A regression analysis of the demographic and clinical data (i.e., age, age at onset of epilepsy, years of education, sex, side of lesion, handedness) revealed a strong effect of handedness on the laterality index in the Broca area (r= 0.313; p < 0.001) and the temporoparietal area (r= 0.317; p < 0.001), with left-handedness being associated with more right-sided language dominance. The side of the lesion exhibited a tendency to influence the laterality index, with left-sided lesions being associated with more right-hemispheric dominance in the Broca area (r= 0.150; p = 0.058). No reliable association of the side of the lesion with the temporoparietal ROI (r= 0.145; p = 0.133) was observed. Neither the other demographic nor the clinical data revealed a significant effect on the laterality indices (min p = 0.149).

Effects of demographic and clinical data on regional activity

A correlation analysis of age, age at onset of epilepsy, duration of epilepsy, handedness, and age revealed only a negative correlation of the number of activated voxels in the inferior frontal ROI and age (r=−0.176; p = 0.016). All other factors did not influence the volumes of activation in either ROI (min p = 0.156). The same analysis was performed to evaluate the influence of the demographic factors on performance levels. Age was positively correlated with number of correct answers in the semantic task (r= 0.242; p < 0.001); education also was positively correlated with correctness (r= 0.401; p < 0.001) and negatively correlated to reaction times (r=−0.313; p < 0.001). All other factors showed no correlation on the performance levels in the semantic decision task. In the perceptual control task, no significant influence of any demographic factor was observed. Only age showed a tendency toward a positive correlation with reaction times in the control task (r= 0.126; p = 0.08).

A comparison of BGRT to WGRT showed a significant difference with respect to the level of education (p < 0.001). In addition, the fraction of left-hemispheric lesions was higher in the group of patients with weaker performance than in the best-performing group 2= 6.372; p = 0.01). A comparison of the groups according to accuracy revealed in addition to education (p < 0.001), a difference with respect to age (p < 0.001). Moreover, the number of patients with temporal lesions was significantly higher in the BGACC group in comparison to the WGACC group 2= 4.922; p = 0.021).


By using fMRI, we evaluated the influences of task performance on the size of the activated volume in language-related areas in a large clinical sample. We found a correlation of task performance and cortical activity in both the inferior frontal and the temporoparietal areas.

This correlation is not unexpected because several studies have described effects of task performance in language fMRI of healthy subjects (10–12,19). Interestingly, the effect of task performance differs in the two ROIs under study. As in the study by Booth and colleagues (10), we found an increase in activation levels with increased performance in the temporoparietal ROI. The temporoparietal area is thought to be involved in the semantic and phonologic analysis (20,21). Stronger activation of this area in well-performing patients might be related to a more extensive conceptual processing associated with the larger amount of retrieved semantic information (22). In contrast, we found decreased activation in the inferior frontal area with increased performance. This result is in line with the study by Chee and colleagues (11), who described fewer neuronal demands with increased performance. The inferior frontal lobe has been assumed to be involved in the search for and retrieval of semantic information (23,24). Stronger activation of this area might thus indicate that poorly performing patients have a greater demand for such search-and-retrieval operations. An alternative view could be a greater demand for decision-making processes, which has recently been shown to be correlated to inferior frontal activation, in a study using an auditory decision paradigm (25). This greater demand could be explained by less information on the semantic properties of individual items being provided by temporoparietal areas.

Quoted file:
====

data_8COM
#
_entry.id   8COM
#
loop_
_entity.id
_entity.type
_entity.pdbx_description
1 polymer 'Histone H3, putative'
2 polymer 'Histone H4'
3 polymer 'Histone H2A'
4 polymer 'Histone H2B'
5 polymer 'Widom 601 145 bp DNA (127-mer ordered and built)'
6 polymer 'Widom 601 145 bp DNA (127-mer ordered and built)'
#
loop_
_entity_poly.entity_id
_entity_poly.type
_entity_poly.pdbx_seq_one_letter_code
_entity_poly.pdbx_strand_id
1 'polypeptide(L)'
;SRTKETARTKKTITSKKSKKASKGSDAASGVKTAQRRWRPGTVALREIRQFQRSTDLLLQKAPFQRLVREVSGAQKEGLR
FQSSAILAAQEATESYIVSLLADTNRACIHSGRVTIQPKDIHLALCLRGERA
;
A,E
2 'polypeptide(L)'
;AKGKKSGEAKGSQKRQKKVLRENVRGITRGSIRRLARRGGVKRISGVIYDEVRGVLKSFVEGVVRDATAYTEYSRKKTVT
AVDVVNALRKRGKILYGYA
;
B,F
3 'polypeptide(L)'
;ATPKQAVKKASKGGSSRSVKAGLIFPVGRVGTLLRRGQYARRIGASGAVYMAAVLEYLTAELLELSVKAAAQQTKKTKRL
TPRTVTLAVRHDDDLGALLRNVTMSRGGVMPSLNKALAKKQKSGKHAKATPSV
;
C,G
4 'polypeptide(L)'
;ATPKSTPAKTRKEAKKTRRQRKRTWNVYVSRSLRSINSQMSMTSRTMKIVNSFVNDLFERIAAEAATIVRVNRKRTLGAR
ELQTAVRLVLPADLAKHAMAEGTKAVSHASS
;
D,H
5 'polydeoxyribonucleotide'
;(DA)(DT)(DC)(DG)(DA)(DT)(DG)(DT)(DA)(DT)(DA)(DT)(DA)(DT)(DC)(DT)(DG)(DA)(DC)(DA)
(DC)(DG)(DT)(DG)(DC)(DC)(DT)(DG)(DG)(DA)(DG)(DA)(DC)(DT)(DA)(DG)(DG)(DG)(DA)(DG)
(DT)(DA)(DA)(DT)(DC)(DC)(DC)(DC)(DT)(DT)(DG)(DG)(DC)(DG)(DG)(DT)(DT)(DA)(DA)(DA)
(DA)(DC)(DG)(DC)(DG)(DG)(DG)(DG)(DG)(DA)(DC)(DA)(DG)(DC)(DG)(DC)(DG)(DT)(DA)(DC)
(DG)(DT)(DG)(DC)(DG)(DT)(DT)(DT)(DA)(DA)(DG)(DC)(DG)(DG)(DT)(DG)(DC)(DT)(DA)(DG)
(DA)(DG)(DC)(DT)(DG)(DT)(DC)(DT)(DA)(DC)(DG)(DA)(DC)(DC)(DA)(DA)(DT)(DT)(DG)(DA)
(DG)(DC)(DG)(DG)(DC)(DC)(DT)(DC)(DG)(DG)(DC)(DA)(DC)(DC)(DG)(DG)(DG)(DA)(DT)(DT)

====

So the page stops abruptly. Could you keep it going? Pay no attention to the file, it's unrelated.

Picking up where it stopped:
Despite these correlations between performance and activation measures, performance levels did not show any correlation with laterality indices; neither was a difference found in lateralization between the WGRT and BGRT or between WGACC and BGACC. Hence the measures laterality and regional laterality, which have shown their clinical usefulness by appropriate validation and reliability testing (26), seem to be independent of performance, at least as long as individual thresholding is used and sufficient compliance can be assumed from the relation between reaction times and error rate. This assumption seems reasonable, because patients who made more errors took longer to make a decision, which could be interpreted as effort and thus good compliance. Regarding language mapping (i.e., the precise delineation of a particular language region), the situation is different. With the same procedure and a similar, although much smaller sample of patients, we revealed roughly a 50% overlap of activation maps on a voxel-by-voxel basis in a test–retest within-subject design, rendering this procedure unsuited for the application of cortical mapping with a need for high spatial resolution and reliability (26).